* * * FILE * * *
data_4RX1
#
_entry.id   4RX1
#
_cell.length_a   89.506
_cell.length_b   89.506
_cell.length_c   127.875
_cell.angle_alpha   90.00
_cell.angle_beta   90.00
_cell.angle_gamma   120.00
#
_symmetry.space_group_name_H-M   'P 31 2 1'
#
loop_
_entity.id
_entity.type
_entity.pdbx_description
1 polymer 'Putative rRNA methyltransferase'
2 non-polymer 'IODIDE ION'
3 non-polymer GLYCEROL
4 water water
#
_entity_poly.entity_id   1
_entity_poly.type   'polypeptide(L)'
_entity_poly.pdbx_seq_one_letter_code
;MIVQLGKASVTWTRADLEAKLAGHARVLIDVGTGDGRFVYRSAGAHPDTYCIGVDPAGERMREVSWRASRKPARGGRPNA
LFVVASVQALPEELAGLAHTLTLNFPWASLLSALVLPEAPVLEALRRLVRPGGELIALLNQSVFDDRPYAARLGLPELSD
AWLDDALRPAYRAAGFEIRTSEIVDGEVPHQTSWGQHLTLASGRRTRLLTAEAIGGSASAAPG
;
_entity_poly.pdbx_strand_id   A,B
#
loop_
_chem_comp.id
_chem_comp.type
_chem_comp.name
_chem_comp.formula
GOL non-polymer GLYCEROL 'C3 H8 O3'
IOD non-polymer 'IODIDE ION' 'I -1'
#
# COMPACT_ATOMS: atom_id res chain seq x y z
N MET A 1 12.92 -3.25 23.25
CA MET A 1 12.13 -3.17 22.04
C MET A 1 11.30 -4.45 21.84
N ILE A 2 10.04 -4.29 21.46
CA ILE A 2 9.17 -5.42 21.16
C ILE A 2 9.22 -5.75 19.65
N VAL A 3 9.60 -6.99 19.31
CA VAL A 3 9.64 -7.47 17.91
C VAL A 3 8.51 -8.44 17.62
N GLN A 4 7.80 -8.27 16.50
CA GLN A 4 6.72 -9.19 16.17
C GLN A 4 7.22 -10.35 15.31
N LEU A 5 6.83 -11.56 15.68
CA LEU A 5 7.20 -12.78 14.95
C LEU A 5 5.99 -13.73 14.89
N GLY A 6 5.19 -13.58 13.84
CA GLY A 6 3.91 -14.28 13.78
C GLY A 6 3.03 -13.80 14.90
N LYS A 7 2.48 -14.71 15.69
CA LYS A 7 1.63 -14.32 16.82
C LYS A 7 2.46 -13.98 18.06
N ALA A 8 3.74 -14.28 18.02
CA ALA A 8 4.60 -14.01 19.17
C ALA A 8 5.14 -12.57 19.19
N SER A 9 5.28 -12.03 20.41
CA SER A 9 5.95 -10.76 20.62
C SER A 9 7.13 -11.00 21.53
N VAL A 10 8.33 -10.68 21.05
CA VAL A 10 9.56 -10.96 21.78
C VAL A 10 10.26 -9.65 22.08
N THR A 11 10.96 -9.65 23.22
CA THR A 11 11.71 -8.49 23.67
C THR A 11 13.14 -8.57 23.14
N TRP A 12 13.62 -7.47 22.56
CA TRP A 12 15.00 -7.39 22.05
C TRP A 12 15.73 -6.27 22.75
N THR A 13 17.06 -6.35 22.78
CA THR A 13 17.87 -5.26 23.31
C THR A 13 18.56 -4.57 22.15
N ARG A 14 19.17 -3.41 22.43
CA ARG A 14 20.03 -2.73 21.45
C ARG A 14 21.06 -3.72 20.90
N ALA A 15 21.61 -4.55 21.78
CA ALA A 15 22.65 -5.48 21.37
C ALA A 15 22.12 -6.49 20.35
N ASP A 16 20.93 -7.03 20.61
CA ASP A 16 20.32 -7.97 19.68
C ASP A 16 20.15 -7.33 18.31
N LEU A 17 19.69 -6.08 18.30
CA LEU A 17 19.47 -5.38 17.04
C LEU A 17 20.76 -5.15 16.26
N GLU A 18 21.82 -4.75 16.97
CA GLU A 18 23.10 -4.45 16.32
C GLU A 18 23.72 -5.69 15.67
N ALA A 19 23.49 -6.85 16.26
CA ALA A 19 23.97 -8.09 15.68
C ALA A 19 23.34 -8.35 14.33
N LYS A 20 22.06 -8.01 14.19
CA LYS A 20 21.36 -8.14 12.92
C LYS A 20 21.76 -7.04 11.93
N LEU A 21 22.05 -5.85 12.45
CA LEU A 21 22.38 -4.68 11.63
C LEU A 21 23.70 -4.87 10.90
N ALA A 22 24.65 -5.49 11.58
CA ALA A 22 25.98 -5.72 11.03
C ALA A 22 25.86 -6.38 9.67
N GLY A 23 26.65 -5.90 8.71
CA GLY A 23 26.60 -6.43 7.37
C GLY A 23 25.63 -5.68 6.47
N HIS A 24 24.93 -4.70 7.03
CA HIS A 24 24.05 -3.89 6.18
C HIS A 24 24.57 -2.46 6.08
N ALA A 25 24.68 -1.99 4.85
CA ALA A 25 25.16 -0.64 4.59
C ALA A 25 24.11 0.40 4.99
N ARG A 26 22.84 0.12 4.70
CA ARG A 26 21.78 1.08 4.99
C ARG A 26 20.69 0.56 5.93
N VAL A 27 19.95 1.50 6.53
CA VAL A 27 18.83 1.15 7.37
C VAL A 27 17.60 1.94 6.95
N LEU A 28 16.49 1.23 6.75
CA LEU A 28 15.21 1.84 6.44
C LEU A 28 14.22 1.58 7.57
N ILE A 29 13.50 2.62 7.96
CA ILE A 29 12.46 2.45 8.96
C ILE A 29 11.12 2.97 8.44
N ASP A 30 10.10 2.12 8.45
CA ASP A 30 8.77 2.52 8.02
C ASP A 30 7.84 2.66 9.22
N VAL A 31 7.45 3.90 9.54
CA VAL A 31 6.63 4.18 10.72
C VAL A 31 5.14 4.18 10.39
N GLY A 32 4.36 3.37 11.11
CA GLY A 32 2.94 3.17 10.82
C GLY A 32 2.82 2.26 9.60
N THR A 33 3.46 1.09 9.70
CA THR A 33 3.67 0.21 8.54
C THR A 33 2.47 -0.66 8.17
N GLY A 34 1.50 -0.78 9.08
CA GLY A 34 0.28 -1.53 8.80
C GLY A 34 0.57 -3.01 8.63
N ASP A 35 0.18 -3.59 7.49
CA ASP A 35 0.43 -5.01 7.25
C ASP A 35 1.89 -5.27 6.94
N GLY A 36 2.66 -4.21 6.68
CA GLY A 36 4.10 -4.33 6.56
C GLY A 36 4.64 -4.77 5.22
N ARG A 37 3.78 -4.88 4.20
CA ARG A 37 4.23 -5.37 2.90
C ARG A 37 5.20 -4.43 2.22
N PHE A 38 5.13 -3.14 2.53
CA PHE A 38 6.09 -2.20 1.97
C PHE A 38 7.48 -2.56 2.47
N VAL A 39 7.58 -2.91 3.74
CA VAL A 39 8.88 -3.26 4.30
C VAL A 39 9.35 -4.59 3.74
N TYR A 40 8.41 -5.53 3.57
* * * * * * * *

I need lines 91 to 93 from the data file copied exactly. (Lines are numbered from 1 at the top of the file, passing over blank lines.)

C LEU A 17 20.76 -5.15 16.26
N GLU A 18 21.82 -4.75 16.97
CA GLU A 18 23.10 -4.45 16.32